Note from William: This post continues my series of observances of the 50 year anniversaries of the historic performances that I attended at San Francisco Opera during the general directorship of Kurt Herbert Adler. This is the sixth of 13 such observances of performances from the company’s 1964 Fall season.
Even after a decade of attending operas, I had not seen my first “Carmen”. One of San Francisco Opera’s 1964 season offerings, it was not offered on my Saturday night. Of the three scheduled performances, one included the Don Jose of the great Canadian tenor Jon Vickers, so I went to the opera box office to obtain a ticket for that Friday night performance.
The Tuesday and Friday Nights of Olde at the San Francisco Opera
This was the first time that I had attended either a Tuesday or Friday night performance at the War Memorial Opera House, as opposed to a Thursday or Saturday evening performance. A half-century after the fact it likely seems unimportant as to which day of the week one attended an opera, but in 1964 there were notable differences.
[Below: Mezzo-soprano Regina Resnik as Carmen in the 1964 San Francisco Opera production of Bizet’s “Carmen”; edited image, based on a photograph, courtesy of the San Francisco Opera.]
Every opera of the season was performed on either a Tuesday or a Friday nights. Each would normally have at least more performance that would take place on Thursday or Saturday either before or after the Tuesday or Friday performance.
The “season tickets” that comprised all of the operas of the season included both Tuesday and Friday nights. A patron of the opera during the season expected to attend operas on Tuesday and Friday night each week.
If you, as a patron, sat in a choice location you were by definition a “guarantor”, which meant that you paid extra for your seat, but also would guarantee that, if the opera company fell short of its income goals, that you would pay a share of any deficit.
Tuesday and Friday nights were “society” nights, most of the men in black tie (or white tie), a tradition that now extends only to the San Francisco Opera Fall season’s opening night.
Decades ago the guarantor system was dismantled and replaced by “mandatory contributions” for people with seats in choice locations. Tuesday and Friday each became its own subscription night, the Thursday series was moved to Wednesday, and, begining in 1965, a Sunday matinee was added. Over time a variety of half series and, more recently, “make your own series” schemes have proliferated.
Carmen was the fifth role that I had seen the American mezzo-soprano Regina Resnik perform.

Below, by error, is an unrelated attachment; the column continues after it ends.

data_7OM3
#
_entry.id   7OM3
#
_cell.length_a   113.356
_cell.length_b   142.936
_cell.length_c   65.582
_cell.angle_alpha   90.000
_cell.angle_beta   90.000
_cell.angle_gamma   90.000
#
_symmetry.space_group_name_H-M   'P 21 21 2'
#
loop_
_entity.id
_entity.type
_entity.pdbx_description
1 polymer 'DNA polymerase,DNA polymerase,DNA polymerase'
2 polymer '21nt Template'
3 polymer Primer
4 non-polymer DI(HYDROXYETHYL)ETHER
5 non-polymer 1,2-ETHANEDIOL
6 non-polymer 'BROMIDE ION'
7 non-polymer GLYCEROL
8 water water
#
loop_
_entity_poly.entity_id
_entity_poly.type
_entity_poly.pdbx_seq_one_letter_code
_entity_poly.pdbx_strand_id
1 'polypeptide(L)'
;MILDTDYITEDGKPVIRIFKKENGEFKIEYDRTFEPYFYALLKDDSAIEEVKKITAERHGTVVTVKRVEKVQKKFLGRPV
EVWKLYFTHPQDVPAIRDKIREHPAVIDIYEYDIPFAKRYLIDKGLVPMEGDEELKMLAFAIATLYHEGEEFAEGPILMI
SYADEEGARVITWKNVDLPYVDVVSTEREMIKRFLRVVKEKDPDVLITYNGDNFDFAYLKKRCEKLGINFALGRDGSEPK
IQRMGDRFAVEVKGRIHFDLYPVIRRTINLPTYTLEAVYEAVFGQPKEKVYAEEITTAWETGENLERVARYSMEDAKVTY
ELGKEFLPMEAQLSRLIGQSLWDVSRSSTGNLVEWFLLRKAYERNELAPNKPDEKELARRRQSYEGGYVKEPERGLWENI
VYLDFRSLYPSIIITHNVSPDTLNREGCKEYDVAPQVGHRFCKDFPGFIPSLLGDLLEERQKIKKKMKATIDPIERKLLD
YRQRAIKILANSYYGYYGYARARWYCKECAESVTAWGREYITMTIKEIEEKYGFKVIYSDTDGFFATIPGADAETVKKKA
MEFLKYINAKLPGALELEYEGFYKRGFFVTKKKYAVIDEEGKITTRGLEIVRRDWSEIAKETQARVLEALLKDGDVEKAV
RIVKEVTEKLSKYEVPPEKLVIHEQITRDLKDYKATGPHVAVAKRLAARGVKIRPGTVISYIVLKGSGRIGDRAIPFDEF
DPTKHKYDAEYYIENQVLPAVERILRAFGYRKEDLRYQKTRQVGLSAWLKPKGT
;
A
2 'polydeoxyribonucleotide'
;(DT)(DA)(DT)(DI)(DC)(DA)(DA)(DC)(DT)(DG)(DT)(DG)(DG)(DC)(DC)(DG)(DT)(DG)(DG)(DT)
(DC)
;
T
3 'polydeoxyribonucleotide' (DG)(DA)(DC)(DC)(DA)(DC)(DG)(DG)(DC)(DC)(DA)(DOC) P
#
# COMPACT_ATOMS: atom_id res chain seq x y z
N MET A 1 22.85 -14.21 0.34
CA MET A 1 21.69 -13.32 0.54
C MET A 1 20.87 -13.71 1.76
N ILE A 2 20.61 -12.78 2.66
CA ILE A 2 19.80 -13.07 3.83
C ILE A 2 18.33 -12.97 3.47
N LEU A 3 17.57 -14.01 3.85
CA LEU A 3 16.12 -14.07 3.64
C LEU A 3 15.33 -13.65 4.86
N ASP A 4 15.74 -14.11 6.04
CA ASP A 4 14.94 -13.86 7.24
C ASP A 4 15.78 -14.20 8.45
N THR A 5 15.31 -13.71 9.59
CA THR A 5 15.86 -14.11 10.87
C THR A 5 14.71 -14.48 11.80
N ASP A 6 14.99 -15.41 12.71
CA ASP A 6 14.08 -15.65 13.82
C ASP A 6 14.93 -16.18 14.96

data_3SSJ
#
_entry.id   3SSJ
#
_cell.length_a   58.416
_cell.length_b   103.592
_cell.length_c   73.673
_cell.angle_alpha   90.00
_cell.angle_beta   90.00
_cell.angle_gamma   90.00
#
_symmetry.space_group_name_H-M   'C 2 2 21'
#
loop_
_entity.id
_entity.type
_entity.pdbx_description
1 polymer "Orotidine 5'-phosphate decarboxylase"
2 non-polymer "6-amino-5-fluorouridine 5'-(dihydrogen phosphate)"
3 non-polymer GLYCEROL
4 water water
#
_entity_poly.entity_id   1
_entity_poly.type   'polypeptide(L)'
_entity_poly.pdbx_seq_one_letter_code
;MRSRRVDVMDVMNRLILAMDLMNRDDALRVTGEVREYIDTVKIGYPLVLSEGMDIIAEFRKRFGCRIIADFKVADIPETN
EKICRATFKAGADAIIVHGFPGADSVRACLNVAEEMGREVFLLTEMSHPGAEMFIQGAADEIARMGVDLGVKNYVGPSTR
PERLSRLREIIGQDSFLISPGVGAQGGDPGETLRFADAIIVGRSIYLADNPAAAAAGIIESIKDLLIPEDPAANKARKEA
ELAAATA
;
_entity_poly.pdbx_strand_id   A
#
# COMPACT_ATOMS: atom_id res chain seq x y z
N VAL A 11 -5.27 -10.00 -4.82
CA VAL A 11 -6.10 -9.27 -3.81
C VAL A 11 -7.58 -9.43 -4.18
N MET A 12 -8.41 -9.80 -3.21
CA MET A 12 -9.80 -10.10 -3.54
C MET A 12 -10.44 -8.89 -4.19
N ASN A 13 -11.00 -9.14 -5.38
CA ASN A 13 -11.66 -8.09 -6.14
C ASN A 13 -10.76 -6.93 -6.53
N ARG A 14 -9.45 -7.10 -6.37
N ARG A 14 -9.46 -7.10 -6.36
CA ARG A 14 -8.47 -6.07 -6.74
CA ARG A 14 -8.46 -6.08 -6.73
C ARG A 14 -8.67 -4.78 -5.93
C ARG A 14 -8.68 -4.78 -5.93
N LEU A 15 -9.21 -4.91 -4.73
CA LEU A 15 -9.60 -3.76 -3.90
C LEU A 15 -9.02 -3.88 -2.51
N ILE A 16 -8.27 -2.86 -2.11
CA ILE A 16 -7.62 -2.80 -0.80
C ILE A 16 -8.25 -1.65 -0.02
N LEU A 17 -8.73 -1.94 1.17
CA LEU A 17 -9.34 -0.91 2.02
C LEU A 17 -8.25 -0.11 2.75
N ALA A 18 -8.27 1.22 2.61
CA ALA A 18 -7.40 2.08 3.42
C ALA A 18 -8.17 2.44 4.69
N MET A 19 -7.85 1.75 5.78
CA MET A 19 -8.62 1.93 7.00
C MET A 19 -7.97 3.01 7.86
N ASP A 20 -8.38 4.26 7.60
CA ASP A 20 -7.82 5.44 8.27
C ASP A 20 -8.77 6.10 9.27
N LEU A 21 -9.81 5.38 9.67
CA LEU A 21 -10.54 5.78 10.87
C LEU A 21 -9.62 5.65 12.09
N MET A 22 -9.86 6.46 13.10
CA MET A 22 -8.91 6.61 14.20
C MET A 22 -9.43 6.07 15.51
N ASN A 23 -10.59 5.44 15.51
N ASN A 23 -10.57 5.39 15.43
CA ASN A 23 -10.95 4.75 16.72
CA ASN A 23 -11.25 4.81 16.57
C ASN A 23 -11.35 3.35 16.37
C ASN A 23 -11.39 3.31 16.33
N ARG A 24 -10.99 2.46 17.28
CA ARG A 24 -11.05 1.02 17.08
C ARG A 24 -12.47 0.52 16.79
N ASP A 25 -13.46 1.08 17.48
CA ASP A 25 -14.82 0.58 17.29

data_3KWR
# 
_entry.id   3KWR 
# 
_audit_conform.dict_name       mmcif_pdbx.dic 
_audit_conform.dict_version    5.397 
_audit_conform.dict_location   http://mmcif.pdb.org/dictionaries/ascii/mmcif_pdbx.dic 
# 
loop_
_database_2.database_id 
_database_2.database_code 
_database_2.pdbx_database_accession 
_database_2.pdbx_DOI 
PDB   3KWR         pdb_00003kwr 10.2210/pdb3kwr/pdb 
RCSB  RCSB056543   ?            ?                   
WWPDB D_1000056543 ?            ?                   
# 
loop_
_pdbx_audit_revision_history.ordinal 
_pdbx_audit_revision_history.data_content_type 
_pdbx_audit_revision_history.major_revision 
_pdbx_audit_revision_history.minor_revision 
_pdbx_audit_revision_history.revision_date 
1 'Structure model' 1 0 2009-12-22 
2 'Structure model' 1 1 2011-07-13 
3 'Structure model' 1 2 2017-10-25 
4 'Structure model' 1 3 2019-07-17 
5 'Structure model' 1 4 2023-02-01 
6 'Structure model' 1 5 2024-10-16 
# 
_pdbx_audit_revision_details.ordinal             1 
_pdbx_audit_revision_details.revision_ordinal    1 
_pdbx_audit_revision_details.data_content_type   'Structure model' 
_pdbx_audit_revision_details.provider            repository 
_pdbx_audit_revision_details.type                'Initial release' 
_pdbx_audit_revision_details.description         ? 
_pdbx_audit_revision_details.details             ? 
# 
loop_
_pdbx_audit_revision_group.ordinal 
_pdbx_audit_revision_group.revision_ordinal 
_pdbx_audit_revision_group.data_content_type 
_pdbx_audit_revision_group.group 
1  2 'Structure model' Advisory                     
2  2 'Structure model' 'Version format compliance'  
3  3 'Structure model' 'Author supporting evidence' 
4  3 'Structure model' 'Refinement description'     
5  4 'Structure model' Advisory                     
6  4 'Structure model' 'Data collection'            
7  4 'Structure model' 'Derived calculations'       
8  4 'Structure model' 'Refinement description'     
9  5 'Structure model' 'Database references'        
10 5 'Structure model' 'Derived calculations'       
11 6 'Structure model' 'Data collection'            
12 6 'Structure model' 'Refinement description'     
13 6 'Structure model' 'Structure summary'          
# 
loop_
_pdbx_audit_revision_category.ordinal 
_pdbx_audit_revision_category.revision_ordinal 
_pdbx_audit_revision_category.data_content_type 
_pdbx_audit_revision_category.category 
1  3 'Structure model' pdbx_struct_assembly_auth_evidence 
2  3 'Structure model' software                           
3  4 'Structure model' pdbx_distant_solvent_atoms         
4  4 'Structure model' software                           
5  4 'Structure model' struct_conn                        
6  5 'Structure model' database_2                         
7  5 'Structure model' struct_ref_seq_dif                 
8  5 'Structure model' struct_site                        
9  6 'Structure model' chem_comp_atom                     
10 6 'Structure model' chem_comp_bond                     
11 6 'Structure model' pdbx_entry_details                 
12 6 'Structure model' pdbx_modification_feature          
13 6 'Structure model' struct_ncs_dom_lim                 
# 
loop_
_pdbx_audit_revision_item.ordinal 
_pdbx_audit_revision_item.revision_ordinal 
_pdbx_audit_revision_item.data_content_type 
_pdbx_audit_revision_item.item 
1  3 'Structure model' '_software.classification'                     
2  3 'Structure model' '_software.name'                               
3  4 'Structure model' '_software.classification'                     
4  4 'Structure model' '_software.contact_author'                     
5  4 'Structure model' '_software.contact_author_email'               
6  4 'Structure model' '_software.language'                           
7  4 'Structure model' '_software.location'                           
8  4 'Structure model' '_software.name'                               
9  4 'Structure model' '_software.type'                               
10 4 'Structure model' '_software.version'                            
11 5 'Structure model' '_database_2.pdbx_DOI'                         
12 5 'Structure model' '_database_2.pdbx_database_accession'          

Resnik was unexcelled at translating feminine characters that exuded power onto the operatic stage, yet I found her Carmen less convincing than her Amneris, her Fricka, her Madame Croissy or her Queen of Spades Countess.
I rather preferred her gutsy Amneris [50 Year Anniversaries: “Aida” with Price, Konya, Resnik, Shaw and Tozzi – San Francisco Opera, September 21, 1963] and her formidable Fricka [50 Year Anniversaries: Vickers, Shuard, Resnik in “DieWalküre” – San Francisco Opera, October 10, 1963.]
[Below: Regina Resnik, at the back of sets onstage at the War Memorial Opera House; edited image, based on a photograph, courtesy of the San Francisco Opera.]
Resnik had the ability to convey the end-of-life experience of Madame Croissy [50 Year Anniversaries: “Dialogues of the Carmelites” with Venora, Resnik, Ericsdotter – October 26, 1963] and death by fright of the Pikovaia Dama [50 Year Anniversaries: “Queen of Spades” with McCracken, Kirsten, Resnik – San Francisco Opera, October 5, 1963.
As I reflect on Resnik’s mezzo characters from a longer term perspective, I suapect that Resnik brought a maturity to Carmen that was at odds with the character’s youthful spontaneity. Carmen exudes power in her own way, but a convincing Amneris, Fricka, Croissy or Pikovaia Dama is not necessarily a convincing Carmen.
Jon Vickers’ Don Jose
Totally convincing, however, was the Don Jose of Jon Vickers. The production (staged by Dino Yannopoulos with sets and costumes by Howard Bay) dates from 1959. In that year and in 1960, 1964 and 1966, Jon Vickers was the Don Jose. Mario del Monaco performed the role in 1962 and Richard Martell sang two of the three performances of 1964, but otherwise Vickers had a lock on the role in this production.
[Below: Don Jose (Jon Vickers) reads a letter from his mother; edited image, based on a photograph, courtesy of the San Francisco Opera.]
I had first seen Vickers in the “Walküre” performance with Resnik cited above. He brought to Don Jose a weighty spinto voice that was as beautiful as it was powerful.
Other Cast Members
Pilar Lorengar was Micaela and New YOrk baritone Joshua Hecht (a frequent performer during the Adler Era) was Escamillo. Ferdinand Leitner, who had split “Carmen” conducting duties with Geroge Pretre, was at the podium.